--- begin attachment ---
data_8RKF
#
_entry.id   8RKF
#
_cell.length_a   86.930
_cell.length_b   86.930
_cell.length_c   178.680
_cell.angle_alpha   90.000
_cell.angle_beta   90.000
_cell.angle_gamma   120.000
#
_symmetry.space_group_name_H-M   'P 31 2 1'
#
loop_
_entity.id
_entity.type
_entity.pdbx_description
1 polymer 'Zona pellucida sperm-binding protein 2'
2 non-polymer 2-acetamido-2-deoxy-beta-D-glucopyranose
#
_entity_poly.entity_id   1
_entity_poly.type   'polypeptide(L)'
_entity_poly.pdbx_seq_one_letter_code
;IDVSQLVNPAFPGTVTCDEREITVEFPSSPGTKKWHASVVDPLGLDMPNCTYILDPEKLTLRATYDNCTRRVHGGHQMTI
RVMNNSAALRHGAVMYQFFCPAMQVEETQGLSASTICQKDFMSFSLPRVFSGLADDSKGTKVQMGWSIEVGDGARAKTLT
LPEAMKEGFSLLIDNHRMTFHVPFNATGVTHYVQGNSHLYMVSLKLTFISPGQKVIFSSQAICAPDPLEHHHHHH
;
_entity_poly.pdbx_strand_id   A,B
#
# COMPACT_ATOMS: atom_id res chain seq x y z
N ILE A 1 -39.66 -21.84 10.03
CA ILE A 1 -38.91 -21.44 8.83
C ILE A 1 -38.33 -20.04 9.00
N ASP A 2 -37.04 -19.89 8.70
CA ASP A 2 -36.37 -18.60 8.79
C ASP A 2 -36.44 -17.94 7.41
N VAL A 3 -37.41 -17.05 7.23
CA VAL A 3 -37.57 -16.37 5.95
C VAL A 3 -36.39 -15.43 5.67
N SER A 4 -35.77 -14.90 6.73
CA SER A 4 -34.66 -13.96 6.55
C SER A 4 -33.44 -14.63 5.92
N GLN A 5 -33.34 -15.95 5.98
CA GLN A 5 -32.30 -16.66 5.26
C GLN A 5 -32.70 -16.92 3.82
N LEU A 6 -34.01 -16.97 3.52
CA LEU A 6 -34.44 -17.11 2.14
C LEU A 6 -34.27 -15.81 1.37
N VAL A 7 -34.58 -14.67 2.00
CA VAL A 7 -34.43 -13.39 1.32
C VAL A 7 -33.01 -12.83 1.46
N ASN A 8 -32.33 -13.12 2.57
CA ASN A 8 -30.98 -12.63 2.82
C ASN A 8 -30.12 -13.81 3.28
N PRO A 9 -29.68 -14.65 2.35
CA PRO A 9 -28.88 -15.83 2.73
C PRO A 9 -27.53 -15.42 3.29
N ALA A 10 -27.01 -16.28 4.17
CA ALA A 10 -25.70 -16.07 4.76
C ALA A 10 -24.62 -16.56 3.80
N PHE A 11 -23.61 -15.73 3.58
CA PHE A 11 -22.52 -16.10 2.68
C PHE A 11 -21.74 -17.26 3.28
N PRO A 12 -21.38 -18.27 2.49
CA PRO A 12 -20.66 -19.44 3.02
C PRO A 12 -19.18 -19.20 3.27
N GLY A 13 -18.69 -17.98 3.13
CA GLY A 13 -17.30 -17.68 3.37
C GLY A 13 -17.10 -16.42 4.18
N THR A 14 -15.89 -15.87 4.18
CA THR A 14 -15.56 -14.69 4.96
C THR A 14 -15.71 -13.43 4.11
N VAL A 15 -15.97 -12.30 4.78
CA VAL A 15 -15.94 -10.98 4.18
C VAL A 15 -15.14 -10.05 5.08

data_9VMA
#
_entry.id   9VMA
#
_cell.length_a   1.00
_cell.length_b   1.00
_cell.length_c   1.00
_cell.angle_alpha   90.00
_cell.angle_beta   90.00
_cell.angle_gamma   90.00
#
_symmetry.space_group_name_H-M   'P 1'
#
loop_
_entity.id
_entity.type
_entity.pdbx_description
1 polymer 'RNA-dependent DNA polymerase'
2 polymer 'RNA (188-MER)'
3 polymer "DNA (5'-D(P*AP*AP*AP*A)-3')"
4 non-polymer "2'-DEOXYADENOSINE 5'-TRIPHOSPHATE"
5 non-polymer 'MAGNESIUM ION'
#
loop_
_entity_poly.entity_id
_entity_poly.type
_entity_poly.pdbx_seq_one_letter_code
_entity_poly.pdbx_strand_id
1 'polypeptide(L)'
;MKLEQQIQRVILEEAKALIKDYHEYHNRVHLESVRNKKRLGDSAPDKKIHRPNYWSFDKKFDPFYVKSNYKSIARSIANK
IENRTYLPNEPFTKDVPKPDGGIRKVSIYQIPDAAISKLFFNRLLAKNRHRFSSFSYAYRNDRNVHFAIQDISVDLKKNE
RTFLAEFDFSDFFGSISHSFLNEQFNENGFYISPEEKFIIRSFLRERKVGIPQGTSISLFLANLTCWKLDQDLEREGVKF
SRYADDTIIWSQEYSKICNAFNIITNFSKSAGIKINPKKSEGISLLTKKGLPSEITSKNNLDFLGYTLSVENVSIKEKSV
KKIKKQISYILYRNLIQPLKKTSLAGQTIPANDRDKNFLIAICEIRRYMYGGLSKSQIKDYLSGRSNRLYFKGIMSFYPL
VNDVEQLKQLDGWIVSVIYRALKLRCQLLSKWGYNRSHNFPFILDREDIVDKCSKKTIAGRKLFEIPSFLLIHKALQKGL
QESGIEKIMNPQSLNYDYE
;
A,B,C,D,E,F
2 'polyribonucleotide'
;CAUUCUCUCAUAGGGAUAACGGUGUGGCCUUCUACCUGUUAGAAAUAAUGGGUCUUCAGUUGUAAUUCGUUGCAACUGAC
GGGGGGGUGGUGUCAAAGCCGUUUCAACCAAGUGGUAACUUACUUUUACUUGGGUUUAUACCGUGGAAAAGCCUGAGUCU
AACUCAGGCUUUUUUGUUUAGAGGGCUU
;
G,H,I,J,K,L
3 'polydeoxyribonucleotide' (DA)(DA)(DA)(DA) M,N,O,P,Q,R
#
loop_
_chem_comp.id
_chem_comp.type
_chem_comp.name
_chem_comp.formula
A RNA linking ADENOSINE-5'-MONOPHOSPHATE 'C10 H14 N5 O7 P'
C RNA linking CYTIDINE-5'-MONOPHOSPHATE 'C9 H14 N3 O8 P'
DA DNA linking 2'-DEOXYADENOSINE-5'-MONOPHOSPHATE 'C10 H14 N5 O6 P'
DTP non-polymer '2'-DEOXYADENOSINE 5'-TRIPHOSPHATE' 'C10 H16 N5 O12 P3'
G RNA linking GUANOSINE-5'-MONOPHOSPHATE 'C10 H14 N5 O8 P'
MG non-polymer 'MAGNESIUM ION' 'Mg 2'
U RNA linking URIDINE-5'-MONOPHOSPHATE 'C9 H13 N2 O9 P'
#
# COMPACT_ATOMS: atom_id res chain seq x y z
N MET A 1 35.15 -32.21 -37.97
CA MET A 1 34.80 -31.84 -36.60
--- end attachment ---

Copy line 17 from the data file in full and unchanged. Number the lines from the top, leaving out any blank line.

_entity.pdbx_description